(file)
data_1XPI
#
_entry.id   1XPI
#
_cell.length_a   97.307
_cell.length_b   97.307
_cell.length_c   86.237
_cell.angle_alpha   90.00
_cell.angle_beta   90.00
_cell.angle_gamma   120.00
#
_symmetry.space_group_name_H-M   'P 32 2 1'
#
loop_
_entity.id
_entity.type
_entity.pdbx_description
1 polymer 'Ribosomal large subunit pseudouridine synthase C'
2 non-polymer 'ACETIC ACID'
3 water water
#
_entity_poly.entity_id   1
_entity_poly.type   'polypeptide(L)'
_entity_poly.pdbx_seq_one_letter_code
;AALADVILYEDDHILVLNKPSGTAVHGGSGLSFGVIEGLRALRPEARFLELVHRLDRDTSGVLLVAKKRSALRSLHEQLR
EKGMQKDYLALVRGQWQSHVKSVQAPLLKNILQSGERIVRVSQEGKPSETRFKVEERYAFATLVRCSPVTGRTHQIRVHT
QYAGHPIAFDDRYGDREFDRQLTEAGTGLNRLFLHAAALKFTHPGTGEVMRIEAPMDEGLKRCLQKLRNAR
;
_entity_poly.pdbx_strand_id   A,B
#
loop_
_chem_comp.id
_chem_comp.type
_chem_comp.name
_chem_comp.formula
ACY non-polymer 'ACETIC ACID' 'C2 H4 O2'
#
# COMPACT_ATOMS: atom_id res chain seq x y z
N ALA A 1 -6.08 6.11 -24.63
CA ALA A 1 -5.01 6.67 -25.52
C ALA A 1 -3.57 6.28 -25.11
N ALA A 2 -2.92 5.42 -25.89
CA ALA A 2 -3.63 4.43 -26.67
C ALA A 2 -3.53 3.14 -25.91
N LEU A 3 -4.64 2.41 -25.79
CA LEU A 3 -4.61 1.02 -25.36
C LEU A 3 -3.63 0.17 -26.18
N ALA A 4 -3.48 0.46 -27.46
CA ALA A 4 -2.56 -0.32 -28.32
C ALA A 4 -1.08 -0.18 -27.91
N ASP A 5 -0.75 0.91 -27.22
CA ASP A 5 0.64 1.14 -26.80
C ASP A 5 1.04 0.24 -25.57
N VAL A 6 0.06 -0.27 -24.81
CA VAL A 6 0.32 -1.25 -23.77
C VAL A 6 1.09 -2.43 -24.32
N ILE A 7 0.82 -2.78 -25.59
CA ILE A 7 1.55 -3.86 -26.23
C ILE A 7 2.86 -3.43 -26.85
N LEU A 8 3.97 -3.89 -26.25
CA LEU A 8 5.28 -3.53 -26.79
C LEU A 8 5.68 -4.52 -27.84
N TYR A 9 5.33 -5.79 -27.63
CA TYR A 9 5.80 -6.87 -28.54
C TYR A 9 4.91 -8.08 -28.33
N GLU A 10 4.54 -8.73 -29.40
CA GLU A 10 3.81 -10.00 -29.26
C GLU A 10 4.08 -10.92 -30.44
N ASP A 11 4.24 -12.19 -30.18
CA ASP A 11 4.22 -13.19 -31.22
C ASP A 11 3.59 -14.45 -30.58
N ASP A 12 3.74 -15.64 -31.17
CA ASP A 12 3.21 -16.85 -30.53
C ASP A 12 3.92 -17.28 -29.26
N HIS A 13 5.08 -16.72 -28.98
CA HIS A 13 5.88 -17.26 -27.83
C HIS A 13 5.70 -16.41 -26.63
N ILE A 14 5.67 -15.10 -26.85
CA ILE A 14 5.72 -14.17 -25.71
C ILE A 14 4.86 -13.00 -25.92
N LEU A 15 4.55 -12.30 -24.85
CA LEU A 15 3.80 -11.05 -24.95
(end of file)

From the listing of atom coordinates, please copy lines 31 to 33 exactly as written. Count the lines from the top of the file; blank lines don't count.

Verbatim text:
loop_
_chem_comp.id
_chem_comp.type